Roberto Mancini was in attendance at the first game of the Gareth Southgate England era and will be hoping to spoil his most important by far.


It has been a veritable and verified tournament treasure trove, the long-abandoned Twitter timeline of Gareth Southgate (NOT A PARODY). Save for one sudden update to wish the Yorkshire Jets Netball Superleague team the best of luck in their upcoming semi-final against Surrey Storm in April 2015 – they lost comfortably enough because such games are not supposed to be easy – the 50-year-old has seemingly not manned the account since a jovial back-and-forth with former teammates Ian Taylor and Mark Bosnich. One can only presume that is a coincidence.

Southgate was a year into his role as England Under-21 manager when he stopped telling the world about the brilliance of Yorkshire, the unrivalled supremacy of The Wetherby Whaler for fish and chips and his best 10km times. There is also a revealing message about future colleague Chris Powell (‘Great manner with the young players’) and thankfully nothing among his 2,875 tweets that might ever have required an embarrassing apology much later down the line.

It is a predictably clean five-year window into the mind of a thoroughly fine gentleman.

Roberto Mancini has taken a different approach to social media. His Twitter account was launched in January 2012 and remains active to this day, linking to his Instagram and Facebook pages while revelling in the Azzurri glory so far this summer. @Robymancio probably does not man the feed himself but he clearly believes it helps maintain the sort of connection with supporters that Southgate has fostered through his public speaking and suspiciously well-written articles on social matters.

One Mancini tweet from October 2016 shows football’s constantly revolving door at its absolutely mind-boggling best.

Almost five years before Neil Diamond and Atomic Kitten was being unashamedly bellowed out in union by tens of thousands of topless 40-year-old men sporting masks somewhere around the general face area, Mancini took to the Wembley stands upon FA invitation to a seemingly innocuous game. It is a story that would ordinarily have been lost to the depths of time, were it not for the fact that very match was Southgate’s first with the national team.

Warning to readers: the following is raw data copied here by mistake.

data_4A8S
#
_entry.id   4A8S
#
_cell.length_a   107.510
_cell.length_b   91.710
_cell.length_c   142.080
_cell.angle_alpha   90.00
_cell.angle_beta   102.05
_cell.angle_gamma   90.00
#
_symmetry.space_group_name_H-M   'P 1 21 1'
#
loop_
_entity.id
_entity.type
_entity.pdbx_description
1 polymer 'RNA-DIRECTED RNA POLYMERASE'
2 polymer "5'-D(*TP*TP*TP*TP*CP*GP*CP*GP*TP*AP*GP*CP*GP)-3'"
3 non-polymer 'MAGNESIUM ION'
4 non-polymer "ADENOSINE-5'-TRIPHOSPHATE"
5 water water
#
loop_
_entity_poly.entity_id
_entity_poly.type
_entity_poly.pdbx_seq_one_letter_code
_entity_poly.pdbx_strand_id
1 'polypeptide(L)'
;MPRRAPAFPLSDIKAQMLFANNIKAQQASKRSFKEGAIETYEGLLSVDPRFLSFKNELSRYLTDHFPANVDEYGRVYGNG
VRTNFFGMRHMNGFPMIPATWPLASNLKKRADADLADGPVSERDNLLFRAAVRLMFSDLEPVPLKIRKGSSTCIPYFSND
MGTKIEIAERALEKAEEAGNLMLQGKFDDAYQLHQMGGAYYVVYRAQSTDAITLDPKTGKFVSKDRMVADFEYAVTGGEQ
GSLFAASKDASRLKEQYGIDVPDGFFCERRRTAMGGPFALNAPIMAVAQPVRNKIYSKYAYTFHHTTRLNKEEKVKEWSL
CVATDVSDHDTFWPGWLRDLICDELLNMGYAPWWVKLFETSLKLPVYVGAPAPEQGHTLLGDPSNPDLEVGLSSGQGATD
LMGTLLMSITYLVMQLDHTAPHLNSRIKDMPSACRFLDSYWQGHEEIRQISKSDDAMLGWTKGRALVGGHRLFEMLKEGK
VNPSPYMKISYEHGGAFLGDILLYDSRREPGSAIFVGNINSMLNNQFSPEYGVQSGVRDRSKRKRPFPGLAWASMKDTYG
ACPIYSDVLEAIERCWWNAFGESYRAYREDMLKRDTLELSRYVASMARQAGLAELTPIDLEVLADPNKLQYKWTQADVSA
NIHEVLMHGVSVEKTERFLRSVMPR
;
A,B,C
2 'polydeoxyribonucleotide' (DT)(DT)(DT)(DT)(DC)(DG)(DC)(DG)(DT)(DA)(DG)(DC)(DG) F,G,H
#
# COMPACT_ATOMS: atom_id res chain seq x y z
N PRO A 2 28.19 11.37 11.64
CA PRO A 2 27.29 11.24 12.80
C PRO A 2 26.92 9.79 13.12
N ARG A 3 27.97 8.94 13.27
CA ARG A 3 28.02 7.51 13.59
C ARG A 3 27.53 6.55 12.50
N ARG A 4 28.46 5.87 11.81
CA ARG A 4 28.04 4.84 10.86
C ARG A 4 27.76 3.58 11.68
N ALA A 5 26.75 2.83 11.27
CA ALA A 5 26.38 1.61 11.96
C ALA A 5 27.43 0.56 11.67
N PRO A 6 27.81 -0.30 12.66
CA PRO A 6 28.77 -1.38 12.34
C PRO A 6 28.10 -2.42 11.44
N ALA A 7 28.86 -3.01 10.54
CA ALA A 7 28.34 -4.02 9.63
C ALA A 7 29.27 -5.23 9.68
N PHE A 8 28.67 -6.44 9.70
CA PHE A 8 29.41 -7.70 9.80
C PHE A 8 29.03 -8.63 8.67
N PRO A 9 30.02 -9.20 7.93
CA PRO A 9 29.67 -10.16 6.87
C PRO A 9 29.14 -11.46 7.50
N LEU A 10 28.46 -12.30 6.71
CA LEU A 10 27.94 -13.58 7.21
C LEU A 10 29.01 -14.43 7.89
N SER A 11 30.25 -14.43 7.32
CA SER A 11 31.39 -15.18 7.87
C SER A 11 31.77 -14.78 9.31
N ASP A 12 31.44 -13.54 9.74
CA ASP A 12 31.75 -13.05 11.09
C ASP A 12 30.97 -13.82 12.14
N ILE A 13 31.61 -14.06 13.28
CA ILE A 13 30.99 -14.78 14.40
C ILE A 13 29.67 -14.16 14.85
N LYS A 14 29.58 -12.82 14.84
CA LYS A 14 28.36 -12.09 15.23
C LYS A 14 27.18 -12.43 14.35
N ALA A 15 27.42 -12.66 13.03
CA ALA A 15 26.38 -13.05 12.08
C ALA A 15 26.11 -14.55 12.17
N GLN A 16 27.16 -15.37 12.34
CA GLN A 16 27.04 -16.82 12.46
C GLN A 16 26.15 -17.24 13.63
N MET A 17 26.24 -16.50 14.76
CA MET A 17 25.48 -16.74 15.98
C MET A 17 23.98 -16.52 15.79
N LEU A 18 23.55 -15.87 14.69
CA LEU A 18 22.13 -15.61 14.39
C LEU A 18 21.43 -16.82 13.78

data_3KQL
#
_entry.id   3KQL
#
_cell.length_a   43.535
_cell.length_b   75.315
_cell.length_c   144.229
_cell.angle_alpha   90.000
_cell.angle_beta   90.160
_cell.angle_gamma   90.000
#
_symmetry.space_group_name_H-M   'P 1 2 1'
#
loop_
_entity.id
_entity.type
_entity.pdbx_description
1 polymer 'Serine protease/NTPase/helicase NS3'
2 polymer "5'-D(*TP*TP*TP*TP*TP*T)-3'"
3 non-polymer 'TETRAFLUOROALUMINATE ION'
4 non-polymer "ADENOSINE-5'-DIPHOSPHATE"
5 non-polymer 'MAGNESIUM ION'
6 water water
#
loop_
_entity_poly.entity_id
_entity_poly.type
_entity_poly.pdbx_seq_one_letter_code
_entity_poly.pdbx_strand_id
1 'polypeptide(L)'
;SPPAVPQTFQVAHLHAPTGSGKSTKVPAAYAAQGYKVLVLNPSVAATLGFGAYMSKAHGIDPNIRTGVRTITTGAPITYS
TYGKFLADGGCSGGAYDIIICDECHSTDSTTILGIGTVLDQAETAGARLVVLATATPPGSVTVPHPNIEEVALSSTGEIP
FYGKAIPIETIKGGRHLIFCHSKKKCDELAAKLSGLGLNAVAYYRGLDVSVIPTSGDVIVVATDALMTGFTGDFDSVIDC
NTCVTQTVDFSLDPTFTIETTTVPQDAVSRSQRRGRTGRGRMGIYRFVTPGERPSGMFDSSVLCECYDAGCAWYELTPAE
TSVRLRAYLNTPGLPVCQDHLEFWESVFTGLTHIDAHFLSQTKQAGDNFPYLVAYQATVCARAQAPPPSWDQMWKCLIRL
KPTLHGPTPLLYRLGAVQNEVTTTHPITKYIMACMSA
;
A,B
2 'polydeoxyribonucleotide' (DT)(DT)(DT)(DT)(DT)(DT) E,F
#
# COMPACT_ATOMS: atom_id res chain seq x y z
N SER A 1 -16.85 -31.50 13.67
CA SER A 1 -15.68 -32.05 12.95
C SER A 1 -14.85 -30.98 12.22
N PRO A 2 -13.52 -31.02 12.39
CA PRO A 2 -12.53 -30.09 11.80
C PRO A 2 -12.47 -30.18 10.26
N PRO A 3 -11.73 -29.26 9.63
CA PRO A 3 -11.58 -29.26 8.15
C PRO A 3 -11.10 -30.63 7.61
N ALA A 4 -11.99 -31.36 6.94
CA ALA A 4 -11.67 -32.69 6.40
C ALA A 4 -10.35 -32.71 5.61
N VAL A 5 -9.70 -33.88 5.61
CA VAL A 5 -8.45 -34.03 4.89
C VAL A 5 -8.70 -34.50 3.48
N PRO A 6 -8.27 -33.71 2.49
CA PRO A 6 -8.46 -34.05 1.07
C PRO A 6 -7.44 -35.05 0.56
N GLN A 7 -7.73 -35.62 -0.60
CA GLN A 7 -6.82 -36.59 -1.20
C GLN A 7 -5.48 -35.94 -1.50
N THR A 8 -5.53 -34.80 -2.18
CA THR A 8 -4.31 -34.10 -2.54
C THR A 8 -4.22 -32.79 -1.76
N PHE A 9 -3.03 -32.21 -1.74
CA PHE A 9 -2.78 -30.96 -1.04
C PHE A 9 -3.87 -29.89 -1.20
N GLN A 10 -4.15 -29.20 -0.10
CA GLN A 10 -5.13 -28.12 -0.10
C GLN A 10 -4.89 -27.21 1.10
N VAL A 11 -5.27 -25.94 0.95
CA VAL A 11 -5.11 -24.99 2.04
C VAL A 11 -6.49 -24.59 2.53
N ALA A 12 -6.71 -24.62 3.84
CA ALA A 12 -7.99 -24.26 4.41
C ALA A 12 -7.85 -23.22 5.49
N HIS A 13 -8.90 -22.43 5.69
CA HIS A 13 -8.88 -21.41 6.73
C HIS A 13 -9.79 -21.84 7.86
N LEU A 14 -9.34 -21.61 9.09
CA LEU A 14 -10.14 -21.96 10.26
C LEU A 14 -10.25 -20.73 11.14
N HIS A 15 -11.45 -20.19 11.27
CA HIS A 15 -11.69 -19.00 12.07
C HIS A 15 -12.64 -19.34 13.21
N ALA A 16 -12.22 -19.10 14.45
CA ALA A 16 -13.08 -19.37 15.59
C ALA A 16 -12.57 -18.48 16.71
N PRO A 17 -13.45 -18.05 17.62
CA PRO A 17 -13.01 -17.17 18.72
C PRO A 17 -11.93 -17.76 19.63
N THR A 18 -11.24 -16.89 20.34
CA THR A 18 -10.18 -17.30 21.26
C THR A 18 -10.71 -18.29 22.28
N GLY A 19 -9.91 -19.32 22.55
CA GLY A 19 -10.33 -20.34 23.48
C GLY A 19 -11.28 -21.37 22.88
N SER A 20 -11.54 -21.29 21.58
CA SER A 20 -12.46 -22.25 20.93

‘Roberto Mancini watches Gareth Southgate’s first game in charge of England at request of the FA’ reads the MailOnline headline enshrined as a timely reminder that half a decade can be an awful long time. He was treated, along with 81,780 others, to a 2-0 home victory over Malta courtesy of Dele Alli and Daniel Sturridge. Southgate’s interim reign had its forgettable start.

England were in an awful state: scrambling around to replace Sam Allardyce who himself had managed just one game before being caught in a storm that would cost him his job as Roy Hodgson’s successor in the aftermath of the Euro 2016 debacle. Mancini, who had left Inter Milan months prior to be usurped by fellow Euro 2020 managerial alumnus Frank de Boer, was one of many candidates being considered for a role Southgate stumbled into before finding his full stride.

It was a happy accident for both European Championship finalists. England have been made whole again and Italy appointed Mancini less than two years later; Sunday’s favourites have lost twice in 38 games since.

Having been in attendance for Southgate’s first game in charge of England, the man in the opposite dugout will be hoping to spoil his most important on Sunday. Mancini probably shouldn’t expect a ‘good luck’ tweet.

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